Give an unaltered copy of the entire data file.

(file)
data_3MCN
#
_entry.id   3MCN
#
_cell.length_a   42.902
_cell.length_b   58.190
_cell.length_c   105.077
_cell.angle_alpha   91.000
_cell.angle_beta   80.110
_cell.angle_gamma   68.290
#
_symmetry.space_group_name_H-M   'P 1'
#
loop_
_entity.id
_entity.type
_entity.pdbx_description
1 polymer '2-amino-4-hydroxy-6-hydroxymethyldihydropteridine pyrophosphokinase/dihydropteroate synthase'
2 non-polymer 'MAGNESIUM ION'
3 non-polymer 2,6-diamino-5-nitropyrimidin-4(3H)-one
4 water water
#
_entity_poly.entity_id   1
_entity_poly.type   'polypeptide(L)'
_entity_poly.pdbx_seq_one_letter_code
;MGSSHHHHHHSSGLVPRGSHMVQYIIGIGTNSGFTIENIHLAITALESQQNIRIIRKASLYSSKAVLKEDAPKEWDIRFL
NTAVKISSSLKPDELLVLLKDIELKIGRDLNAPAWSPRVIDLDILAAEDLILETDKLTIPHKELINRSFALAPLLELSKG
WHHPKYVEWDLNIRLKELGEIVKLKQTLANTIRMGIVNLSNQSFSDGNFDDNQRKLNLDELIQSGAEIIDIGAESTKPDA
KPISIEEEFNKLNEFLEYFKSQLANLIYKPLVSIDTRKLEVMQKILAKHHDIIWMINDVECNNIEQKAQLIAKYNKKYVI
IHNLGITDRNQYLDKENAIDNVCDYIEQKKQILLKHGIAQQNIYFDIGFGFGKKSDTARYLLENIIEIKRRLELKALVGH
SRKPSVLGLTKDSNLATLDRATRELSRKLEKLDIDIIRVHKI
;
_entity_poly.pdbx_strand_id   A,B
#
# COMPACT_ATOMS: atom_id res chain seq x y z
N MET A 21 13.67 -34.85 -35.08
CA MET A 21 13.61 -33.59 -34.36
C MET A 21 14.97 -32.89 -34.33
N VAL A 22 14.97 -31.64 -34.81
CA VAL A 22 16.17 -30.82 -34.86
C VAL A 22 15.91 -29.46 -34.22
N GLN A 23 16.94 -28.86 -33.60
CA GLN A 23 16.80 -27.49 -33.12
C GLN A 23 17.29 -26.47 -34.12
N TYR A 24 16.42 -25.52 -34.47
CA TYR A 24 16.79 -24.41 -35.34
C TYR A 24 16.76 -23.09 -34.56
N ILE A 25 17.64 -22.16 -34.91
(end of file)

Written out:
data_3MCN
#
_entry.id   3MCN
#
_cell.length_a   42.902
_cell.length_b   58.190
_cell.length_c   105.077
_cell.angle_alpha   91.000
_cell.angle_beta   80.110
_cell.angle_gamma   68.290
#
_symmetry.space_group_name_H-M   'P 1'
#
loop_
_entity.id
_entity.type
_entity.pdbx_description
1 polymer '2-amino-4-hydroxy-6-hydroxymethyldihydropteridine pyrophosphokinase/dihydropteroate synthase'
2 non-polymer 'MAGNESIUM ION'
3 non-polymer 2,6-diamino-5-nitropyrimidin-4(3H)-one
4 water water
#
_entity_poly.entity_id   1
_entity_poly.type   'polypeptide(L)'
_entity_poly.pdbx_seq_one_letter_code
;MGSSHHHHHHSSGLVPRGSHMVQYIIGIGTNSGFTIENIHLAITALESQQNIRIIRKASLYSSKAVLKEDAPKEWDIRFL
NTAVKISSSLKPDELLVLLKDIELKIGRDLNAPAWSPRVIDLDILAAEDLILETDKLTIPHKELINRSFALAPLLELSKG
WHHPKYVEWDLNIRLKELGEIVKLKQTLANTIRMGIVNLSNQSFSDGNFDDNQRKLNLDELIQSGAEIIDIGAESTKPDA
KPISIEEEFNKLNEFLEYFKSQLANLIYKPLVSIDTRKLEVMQKILAKHHDIIWMINDVECNNIEQKAQLIAKYNKKYVI
IHNLGITDRNQYLDKENAIDNVCDYIEQKKQILLKHGIAQQNIYFDIGFGFGKKSDTARYLLENIIEIKRRLELKALVGH
SRKPSVLGLTKDSNLATLDRATRELSRKLEKLDIDIIRVHKI
;
_entity_poly.pdbx_strand_id   A,B
#
# COMPACT_ATOMS: atom_id res chain seq x y z
N MET A 21 13.67 -34.85 -35.08
CA MET A 21 13.61 -33.59 -34.36
C MET A 21 14.97 -32.89 -34.33
N VAL A 22 14.97 -31.64 -34.81
CA VAL A 22 16.17 -30.82 -34.86
C VAL A 22 15.91 -29.46 -34.22
N GLN A 23 16.94 -28.86 -33.60
CA GLN A 23 16.80 -27.49 -33.12
C GLN A 23 17.29 -26.47 -34.12
N TYR A 24 16.42 -25.52 -34.47
CA TYR A 24 16.79 -24.41 -35.34
C TYR A 24 16.76 -23.09 -34.56
N ILE A 25 17.64 -22.16 -34.91